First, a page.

Gaudete Sunday: Marking the third Sunday of Advent, Gaudete (broadly translated as Rejoice) Sunday is the day we add the rose candle to the Advent wreath, signifying our anticipation of the joy that is ahead. In a season of prayer and penance, Gaudete Sunday is a glimpse of the Christmas celebration that awaits, giving us strength to continue our journey.

The O Antiphons, December 17 through 23: Late in Advent the final preparation for the coming of Christ is inspired by the great “O Antiphons.” These prayers are seven jewels of liturgical song, one for each day until Christmas Eve. They seem to sum up all our Advent longing for the Savior in poetic and ancient language that Catholics today may recognize as the musical verses of O Come, O Come Emmanuel. Based on scriptural texts, each one is a title for Christ, and each one refers to the coming of the Messiah: O Sapientia (Wisdom); O Adonai (Sacred Lord); O Radix Jesse (Flower of Jesse’s Stem); O Clavis David (Key of David); O Oriens (Radiant Dawn); O Rex Gentium (King of Nations); O Emmanuel (God with Us). The ancient O Antiphons add a spirit of eager expectation to our prayers throughout the final week before Christmas.

What is the reward of Advent? The sweetness of earning Christmas. Earning may be an unusual word to pair with Christmas, and it’s true that God’s gifts can not be earned because they are freely given. It is an entirely human need to earn. Investing ourselves in Advent heightens our understanding, our gratitude and our receptivity of the great gift of Christmas. By giving of ourselves during Advent, we increase our ability to enter into the mystery of God giving Himself to us. Ours is the promise of joy, made particularly piquant by a season spent in faithful expectation.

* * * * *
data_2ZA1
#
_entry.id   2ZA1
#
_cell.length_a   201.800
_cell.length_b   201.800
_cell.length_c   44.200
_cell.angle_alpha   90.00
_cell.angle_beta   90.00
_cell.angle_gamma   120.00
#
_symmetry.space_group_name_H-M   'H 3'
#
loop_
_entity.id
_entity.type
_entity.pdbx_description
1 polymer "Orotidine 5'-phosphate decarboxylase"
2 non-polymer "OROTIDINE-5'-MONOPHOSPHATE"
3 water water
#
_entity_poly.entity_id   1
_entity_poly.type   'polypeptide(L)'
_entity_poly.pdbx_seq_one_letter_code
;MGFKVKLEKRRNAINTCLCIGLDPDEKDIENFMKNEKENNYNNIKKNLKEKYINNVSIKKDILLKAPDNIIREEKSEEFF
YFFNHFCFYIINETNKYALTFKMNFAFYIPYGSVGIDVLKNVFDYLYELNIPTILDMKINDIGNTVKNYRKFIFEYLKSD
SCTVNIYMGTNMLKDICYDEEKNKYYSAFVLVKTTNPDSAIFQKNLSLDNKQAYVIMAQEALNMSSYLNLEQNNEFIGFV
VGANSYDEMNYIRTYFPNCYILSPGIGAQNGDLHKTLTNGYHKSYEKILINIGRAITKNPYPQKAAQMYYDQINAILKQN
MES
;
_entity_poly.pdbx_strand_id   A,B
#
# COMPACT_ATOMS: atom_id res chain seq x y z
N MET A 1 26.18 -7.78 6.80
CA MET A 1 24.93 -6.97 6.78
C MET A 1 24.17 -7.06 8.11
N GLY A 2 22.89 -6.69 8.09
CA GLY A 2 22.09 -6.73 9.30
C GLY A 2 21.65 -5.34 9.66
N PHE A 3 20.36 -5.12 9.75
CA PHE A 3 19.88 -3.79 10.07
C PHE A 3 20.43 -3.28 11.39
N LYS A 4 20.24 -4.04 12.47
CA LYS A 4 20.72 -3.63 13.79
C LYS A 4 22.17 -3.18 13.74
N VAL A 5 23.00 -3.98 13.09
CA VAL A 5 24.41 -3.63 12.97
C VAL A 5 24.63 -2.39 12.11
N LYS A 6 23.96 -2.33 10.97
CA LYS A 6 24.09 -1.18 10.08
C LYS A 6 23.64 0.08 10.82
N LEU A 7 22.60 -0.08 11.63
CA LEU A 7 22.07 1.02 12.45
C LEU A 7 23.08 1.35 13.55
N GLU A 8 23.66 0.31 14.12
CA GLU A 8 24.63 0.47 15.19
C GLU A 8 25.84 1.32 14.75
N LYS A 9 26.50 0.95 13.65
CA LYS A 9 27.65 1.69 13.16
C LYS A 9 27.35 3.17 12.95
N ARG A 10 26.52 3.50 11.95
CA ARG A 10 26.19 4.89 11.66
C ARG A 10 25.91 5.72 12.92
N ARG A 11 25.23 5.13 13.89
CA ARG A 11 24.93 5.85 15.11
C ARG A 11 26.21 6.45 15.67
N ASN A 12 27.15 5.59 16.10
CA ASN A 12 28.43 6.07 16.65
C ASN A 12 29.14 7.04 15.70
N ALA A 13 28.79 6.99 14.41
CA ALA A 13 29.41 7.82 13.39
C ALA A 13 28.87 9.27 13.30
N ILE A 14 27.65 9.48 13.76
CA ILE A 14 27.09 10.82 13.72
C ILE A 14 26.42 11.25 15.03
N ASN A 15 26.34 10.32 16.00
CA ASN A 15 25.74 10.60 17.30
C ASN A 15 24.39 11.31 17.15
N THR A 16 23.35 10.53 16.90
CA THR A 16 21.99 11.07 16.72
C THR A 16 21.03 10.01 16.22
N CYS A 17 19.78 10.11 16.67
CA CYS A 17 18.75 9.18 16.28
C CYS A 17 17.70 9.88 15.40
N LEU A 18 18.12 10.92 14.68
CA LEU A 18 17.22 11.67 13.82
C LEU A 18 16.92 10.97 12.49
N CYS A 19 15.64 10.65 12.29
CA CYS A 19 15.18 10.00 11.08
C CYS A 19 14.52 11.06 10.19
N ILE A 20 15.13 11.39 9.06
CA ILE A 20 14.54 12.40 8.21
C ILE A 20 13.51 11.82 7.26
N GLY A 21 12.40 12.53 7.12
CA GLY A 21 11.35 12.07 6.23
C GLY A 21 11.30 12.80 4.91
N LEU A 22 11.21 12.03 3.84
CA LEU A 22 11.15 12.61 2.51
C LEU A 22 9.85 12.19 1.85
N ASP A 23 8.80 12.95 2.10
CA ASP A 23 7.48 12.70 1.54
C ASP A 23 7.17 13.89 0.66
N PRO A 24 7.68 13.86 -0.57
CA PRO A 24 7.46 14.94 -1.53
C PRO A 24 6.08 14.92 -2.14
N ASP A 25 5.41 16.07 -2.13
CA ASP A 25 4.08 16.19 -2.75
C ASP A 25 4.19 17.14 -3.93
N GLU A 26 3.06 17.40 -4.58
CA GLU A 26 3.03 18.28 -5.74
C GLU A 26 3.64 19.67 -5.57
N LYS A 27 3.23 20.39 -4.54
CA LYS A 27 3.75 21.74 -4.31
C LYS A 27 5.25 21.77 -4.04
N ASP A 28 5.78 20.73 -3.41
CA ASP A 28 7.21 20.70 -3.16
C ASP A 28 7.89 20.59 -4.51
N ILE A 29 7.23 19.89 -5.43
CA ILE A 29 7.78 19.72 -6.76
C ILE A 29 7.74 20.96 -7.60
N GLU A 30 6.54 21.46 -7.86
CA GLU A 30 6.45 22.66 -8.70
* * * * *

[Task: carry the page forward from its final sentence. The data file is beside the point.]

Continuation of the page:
By keeping Advent we can pace ourselves, grow in faith, and build momentum to a spiritual and emotional apex by December 25. About the time when most people have grown tired and even cynical about the Christmas season, we are just approaching its glorious joy and beginning our celebration. Once again, Catholic tradition provides the antidote for what ails us in the secular world.

One of my favorite Christmas carols is O Holy Night, and the lyrical phrase, “A thrill of hope, a weary world rejoices…” At a time when the world is weary from sin and yearning for light in the darkness, Advent is more relevant than ever in teaching us how to prepare for such a gift as Jesus.

Doreen M. Truesdell, a former newspaper journalist, is a freelance writer and editor. She and her husband, Stephen, live in upstate New York with their four homeschooled children, aged 4 to 13.



TOPICS: Apologetics; Catholic; History; Religion & Culture
KEYWORDS: advent; catholic; catholiclist; saints
A blessed Advent to all. Prepare for the coming of our Lord, Jesus Christ.
1 posted on 12/02/2008 8:50:36 PM PST by Salvation
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To: All

**By keeping Advent we can pace ourselves, grow in faith, and build momentum to a spiritual and emotional apex by December 25.**

So true. The Christmas season is from Devember 25th through the Epiphany. Our Christmas tree never came down before the Wise Men arrived to adore the newborn King, Jesus Christ. (And that’s when the children could put the Wise Men figures into our Nativity scene!)